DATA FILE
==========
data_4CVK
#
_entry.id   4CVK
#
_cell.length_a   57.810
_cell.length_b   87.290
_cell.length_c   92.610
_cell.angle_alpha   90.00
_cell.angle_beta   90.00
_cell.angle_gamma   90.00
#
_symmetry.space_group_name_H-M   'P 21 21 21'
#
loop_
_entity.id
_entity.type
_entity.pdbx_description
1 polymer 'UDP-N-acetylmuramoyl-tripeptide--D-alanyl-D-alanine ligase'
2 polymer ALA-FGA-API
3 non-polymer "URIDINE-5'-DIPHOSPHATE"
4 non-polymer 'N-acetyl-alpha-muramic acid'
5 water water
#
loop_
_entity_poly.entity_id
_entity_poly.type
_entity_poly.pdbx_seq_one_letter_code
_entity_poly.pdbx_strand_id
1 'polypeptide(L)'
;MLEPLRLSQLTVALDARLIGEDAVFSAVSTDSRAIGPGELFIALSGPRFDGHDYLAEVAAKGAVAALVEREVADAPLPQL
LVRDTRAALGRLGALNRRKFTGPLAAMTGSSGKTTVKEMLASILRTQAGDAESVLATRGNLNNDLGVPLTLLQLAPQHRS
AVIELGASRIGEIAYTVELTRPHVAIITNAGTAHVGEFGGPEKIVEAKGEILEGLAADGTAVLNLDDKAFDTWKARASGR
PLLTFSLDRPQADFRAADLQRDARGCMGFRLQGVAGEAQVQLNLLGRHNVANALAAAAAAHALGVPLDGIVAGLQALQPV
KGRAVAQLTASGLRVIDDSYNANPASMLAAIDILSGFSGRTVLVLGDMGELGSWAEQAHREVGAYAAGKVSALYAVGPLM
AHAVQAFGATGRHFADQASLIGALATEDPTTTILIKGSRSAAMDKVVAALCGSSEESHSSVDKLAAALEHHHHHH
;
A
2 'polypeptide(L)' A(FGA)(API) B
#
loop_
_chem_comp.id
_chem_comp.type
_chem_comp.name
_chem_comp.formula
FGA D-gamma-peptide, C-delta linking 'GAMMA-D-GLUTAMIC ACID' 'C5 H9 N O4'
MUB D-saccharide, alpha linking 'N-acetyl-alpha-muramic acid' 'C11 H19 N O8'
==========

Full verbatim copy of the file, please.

data_4CVK
#
_entry.id   4CVK
#
_cell.length_a   57.810
_cell.length_b   87.290
_cell.length_c   92.610
_cell.angle_alpha   90.00
_cell.angle_beta   90.00
_cell.angle_gamma   90.00
#
_symmetry.space_group_name_H-M   'P 21 21 21'
#
loop_
_entity.id
_entity.type
_entity.pdbx_description
1 polymer 'UDP-N-acetylmuramoyl-tripeptide--D-alanyl-D-alanine ligase'
2 polymer ALA-FGA-API
3 non-polymer "URIDINE-5'-DIPHOSPHATE"
4 non-polymer 'N-acetyl-alpha-muramic acid'
5 water water
#
loop_
_entity_poly.entity_id
_entity_poly.type
_entity_poly.pdbx_seq_one_letter_code
_entity_poly.pdbx_strand_id
1 'polypeptide(L)'
;MLEPLRLSQLTVALDARLIGEDAVFSAVSTDSRAIGPGELFIALSGPRFDGHDYLAEVAAKGAVAALVEREVADAPLPQL
LVRDTRAALGRLGALNRRKFTGPLAAMTGSSGKTTVKEMLASILRTQAGDAESVLATRGNLNNDLGVPLTLLQLAPQHRS
AVIELGASRIGEIAYTVELTRPHVAIITNAGTAHVGEFGGPEKIVEAKGEILEGLAADGTAVLNLDDKAFDTWKARASGR
PLLTFSLDRPQADFRAADLQRDARGCMGFRLQGVAGEAQVQLNLLGRHNVANALAAAAAAHALGVPLDGIVAGLQALQPV
KGRAVAQLTASGLRVIDDSYNANPASMLAAIDILSGFSGRTVLVLGDMGELGSWAEQAHREVGAYAAGKVSALYAVGPLM
AHAVQAFGATGRHFADQASLIGALATEDPTTTILIKGSRSAAMDKVVAALCGSSEESHSSVDKLAAALEHHHHHH
;
A
2 'polypeptide(L)' A(FGA)(API) B
#
loop_
_chem_comp.id
_chem_comp.type
_chem_comp.name
_chem_comp.formula
FGA D-gamma-peptide, C-delta linking 'GAMMA-D-GLUTAMIC ACID' 'C5 H9 N O4'
MUB D-saccharide, alpha linking 'N-acetyl-alpha-muramic acid' 'C11 H19 N O8'